Asian Journal of Biomedical and Pharmaceutical Sciences

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Research Article - Asian Journal of Biomedical and Pharmaceutical Sciences (2021) Volume 11, Issue 83

Analysis on the sample types compatible with different types of SARSCoV-2 diagnostic test

Wenfa Ng*

Department of Biomedical Engineering, National University of Singapore, Lower Kent Ridge, Singapore

Corresponding Author:
Wenfa Ng
Department of Biomedical Engineering
National University of Singapore
Lower Kent Ridge
Singapore
E-mail: [email protected]

Accepted date: October 06, 2021

Abstract

Sample type is the interface that diagnostic test use to peek into disease state of the human body. Usually at the site where illness occur, different types of samples at the same site such as the respiratory system could still be obtained given improvement in technology and medical techniques. But, diagnostic test is typically antagonistic to large number of different types of samples given the higher cost and analytical complexity associated with developing a diagnostic test compatible with many types of sample. Hence, diagnostic tests such as those for COVID-19 surveillance could only work with a small number of sample type. This work conducts a meta-analysis of a subset of SARSCoV- 2 diagnostic tests approved for provisional use in Singapore, with particular focus on the types of samples compatible with each category of test. Reverse transcriptase quantitative polymerase chain reaction (RT-qPCR), antigen rapid test, and antibody test are profiled in this work. Results revealed that RT-qPCR test could be used with a larger variety of samples probably due to its gold standard status for detecting COVID-19. But, most RT-qPCR test could only work with nasopharyngeal, oropharyngeal and nasal swab sample. Such samples present discomfort to the individual and is a challenge to implementing an active COVID-19 surveillance programme. Similarly, antigen rapid test sample the nasopharyngeal, oropharyngeal and nasal regions of the respiratory tract, which in presenting discomfort to the individual, also cause challenge to implementing an antigen rapid testbased active COVID-19 surveillance programme. Finally, antibody-based test mainly relies on serum and plasma samples, which meant that sample processing is still a key part of the analytical workflow. However, there is an emerging trend in using whole blood for diagnostic purposes in antibody test. Overall, type of samples compatible with different categories of SARS-CoV-2 test remain limited due to cost pressure and issues with analytical complexity for tests compatible with multiple types of samples. But, more types of samples are beginning to the used for different categories of COVID-19 diagnostic test, which in reducing the discomfort of the test, also expands our capability for early detection, which is key to controlling the spread of the virus.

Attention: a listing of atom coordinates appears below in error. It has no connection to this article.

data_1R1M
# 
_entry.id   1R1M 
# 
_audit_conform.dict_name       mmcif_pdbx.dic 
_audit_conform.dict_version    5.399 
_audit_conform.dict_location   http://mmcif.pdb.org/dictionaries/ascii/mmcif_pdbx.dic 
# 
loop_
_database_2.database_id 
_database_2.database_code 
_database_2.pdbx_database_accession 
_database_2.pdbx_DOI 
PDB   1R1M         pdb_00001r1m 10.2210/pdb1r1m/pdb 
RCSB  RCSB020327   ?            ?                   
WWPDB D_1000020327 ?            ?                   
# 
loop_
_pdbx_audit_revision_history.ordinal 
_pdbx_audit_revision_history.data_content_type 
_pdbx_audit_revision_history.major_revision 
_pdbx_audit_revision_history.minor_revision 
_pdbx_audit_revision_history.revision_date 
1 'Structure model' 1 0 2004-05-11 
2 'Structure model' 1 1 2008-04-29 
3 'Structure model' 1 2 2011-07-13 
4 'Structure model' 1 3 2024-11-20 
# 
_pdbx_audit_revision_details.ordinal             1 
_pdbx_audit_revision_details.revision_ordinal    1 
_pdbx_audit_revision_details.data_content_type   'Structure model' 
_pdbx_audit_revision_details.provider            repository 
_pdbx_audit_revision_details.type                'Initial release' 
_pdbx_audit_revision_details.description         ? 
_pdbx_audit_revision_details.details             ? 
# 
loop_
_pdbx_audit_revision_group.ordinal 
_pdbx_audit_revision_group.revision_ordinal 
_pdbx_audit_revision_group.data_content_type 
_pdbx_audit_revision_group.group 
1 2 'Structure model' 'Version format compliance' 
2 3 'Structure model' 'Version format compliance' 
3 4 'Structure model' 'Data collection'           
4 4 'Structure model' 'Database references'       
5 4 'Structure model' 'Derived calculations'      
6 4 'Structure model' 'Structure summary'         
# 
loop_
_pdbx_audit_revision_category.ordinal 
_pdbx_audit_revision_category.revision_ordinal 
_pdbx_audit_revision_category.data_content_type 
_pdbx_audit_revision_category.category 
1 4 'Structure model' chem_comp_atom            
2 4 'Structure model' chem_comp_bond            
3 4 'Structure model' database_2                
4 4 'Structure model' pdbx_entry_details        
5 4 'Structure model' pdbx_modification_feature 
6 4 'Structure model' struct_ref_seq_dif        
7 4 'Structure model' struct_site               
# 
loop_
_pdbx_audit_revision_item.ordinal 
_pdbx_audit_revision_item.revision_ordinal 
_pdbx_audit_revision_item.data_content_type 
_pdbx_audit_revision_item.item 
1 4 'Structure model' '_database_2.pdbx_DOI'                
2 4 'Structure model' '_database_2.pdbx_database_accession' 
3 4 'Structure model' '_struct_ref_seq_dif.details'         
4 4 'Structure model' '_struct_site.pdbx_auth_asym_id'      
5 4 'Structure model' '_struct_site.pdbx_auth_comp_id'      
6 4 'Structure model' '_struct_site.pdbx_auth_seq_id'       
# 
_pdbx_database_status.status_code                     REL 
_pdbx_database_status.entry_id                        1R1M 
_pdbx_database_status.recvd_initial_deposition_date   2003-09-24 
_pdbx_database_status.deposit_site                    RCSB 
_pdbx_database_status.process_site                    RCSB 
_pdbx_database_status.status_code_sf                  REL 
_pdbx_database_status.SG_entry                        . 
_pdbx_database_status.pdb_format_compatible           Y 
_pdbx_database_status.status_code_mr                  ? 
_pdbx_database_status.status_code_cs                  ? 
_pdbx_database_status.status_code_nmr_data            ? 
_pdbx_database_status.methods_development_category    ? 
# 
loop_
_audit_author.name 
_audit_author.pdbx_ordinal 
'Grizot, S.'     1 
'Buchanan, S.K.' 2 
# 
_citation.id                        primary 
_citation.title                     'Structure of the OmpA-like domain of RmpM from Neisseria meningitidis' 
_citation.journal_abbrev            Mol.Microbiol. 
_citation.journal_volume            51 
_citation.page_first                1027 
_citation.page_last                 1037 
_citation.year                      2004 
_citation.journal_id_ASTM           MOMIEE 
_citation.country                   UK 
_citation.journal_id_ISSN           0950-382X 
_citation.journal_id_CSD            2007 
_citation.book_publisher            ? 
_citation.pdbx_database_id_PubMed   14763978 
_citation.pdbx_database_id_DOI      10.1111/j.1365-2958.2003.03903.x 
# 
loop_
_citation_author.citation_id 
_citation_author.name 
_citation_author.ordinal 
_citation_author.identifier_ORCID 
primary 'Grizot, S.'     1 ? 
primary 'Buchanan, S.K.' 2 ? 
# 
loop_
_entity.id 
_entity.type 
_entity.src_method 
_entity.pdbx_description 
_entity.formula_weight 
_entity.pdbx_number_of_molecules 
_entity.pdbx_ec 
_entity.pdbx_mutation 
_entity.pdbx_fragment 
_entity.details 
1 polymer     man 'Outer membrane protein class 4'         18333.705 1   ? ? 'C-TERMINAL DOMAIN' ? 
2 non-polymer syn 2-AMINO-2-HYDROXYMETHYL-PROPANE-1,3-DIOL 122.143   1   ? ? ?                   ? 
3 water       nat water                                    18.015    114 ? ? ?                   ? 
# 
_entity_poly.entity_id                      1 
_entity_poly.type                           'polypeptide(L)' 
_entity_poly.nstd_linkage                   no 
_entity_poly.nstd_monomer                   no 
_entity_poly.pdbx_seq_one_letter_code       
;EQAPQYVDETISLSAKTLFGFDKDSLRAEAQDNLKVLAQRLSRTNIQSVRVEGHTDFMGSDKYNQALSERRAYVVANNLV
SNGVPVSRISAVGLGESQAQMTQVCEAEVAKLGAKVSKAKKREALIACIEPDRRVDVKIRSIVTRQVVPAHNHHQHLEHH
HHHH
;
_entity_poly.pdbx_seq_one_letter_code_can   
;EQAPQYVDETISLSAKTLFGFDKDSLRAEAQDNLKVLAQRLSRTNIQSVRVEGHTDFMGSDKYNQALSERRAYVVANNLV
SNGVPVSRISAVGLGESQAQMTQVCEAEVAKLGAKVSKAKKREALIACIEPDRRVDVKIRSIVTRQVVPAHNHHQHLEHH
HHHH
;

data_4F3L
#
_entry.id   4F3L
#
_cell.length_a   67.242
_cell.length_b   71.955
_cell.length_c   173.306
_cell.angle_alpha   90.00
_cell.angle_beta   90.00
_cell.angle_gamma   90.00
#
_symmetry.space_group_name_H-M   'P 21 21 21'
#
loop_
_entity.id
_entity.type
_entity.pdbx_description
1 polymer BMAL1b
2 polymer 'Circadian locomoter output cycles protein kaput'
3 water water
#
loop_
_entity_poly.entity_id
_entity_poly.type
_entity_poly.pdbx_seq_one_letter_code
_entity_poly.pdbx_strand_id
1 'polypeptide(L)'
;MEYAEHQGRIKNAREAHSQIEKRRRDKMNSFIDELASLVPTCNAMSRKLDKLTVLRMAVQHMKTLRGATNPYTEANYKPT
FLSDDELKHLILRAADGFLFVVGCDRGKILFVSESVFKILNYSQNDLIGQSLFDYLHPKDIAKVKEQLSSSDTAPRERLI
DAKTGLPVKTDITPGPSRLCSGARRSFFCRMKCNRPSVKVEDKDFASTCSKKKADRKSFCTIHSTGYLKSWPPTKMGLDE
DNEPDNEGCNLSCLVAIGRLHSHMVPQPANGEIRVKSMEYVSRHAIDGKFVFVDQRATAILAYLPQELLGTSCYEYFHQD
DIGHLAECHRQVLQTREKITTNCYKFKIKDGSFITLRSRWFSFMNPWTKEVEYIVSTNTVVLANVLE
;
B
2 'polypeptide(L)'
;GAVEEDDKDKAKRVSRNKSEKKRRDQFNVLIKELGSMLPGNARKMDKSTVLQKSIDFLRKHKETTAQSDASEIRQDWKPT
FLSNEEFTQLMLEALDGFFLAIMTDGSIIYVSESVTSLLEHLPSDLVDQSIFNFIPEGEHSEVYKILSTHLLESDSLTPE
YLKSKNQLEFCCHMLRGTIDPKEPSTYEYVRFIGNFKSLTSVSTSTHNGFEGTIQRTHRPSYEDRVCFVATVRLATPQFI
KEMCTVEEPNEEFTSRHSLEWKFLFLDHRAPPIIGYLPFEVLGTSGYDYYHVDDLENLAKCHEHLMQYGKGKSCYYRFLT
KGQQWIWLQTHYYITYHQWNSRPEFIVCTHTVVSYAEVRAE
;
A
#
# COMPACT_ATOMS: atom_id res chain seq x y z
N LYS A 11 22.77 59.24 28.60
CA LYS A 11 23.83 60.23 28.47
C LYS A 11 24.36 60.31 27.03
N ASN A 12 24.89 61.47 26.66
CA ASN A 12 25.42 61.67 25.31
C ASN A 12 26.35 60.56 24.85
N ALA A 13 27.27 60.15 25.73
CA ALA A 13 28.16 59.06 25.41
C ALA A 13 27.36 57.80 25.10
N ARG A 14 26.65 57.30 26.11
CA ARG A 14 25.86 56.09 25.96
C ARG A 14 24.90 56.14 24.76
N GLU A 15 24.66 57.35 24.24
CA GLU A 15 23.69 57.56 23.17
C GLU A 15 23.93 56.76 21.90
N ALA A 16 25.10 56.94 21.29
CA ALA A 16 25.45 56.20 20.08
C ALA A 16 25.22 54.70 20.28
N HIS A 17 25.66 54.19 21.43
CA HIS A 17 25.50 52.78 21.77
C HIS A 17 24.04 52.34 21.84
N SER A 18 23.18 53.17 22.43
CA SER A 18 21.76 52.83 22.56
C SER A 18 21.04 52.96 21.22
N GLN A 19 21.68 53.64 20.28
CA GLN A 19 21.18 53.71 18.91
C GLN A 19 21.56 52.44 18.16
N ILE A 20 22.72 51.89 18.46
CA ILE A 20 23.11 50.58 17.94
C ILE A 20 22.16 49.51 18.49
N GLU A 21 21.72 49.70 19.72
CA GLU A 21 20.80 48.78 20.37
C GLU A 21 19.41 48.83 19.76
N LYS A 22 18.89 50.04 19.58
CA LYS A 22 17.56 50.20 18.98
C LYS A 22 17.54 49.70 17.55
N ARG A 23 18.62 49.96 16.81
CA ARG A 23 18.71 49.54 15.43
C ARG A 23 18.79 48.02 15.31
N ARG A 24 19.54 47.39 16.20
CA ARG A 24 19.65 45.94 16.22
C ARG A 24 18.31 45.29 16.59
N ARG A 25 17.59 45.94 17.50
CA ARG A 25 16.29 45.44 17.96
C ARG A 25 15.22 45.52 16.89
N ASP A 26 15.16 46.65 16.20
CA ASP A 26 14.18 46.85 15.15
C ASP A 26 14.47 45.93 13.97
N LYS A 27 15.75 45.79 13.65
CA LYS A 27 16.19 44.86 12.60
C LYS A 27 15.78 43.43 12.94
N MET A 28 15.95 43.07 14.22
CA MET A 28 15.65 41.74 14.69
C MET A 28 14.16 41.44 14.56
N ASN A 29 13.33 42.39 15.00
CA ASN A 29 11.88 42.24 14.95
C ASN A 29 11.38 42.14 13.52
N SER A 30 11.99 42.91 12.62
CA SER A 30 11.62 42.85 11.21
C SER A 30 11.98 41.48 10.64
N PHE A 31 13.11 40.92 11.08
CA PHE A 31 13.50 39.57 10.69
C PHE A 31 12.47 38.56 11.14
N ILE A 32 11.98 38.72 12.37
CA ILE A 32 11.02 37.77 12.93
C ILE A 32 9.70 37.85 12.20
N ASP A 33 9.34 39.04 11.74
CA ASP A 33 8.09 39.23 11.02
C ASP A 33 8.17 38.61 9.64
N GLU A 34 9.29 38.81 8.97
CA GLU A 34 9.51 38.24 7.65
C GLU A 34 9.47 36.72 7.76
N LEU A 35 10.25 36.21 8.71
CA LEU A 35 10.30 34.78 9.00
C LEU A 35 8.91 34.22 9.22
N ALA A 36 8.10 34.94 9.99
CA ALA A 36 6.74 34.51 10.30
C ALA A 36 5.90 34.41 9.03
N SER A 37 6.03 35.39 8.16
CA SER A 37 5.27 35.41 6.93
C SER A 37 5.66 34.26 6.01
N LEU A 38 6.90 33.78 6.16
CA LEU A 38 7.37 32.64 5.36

Keywords

SARS-CoV-2, Diagnostic test, Type of sample, Nasopharyngeal, Oropharyngeal.

Introduction

Sample type is perhaps the most important parameter which could determine whether a diagnostic test could detect a particular pathogen effectively and efficiently in a timely manner. This comes about due to the presence of potential inhibitors or enzymes in the different types of samples that could interfere with the biochemical or physiochemical mechanisms operative in the diagnostic test [1]. Hence, development of diagnostic test is usually centred on a list of pre-determined sample type that needs to be profiled for a particular diagnostic task. For example, the current set of diagnostic tests for SARS-CoV-2 are typically designed for nasopharyngeal or nasal swab samples [2,3] and could not handle saliva or throat swab sample [4,5].

This work attempts to provide a meta-analysis of the types of samples that could be used for different analytical modalities that profile for the aetiological agent of the current pandemic, SARS-CoV-2. Specifically, sample types that work with RTqPCR, antigen rapid test and antibody (serological) tests are profiled. Data comes from a subset of tests which gained provisional use authorisation from the Health Sciences Authority in Singapore.

Results revealed that most RT-qPCR tests could work with nasopharyngeal, oropharyngeal and nasal swab sample. Given that RT-qPCR is the most sensitive and gold standard test for detecting SARS-CoV-2 [6] the discomfort associated with obtaining samples from the nasopharyngeal and oropharyngeal regions meant that there remains significant resistance to voluntary testing for COVID-19 surveillance effort. This then calls for the development of more RT-qPCR test kits that could handle nasal swab samples. Similarly, the most common types of samples compatible with available antigen rapid test remains those of nasopharyngeal and oropharyngeal, which presents challenges of sampling discomfort for patients. But, room exists for the further development of antigen rapid test compatible with nasal swab sample. Finally, sample types compatible with antibody tests are serum and plasma, which meant that sample processing is needed prior to analytical test for SARS-CoV-2. This unfortunately add to the time needed for the test. But, there are antibody test able to use whole blood as sample type, and this helps significantly cut down the total analytical time needed from sample to result.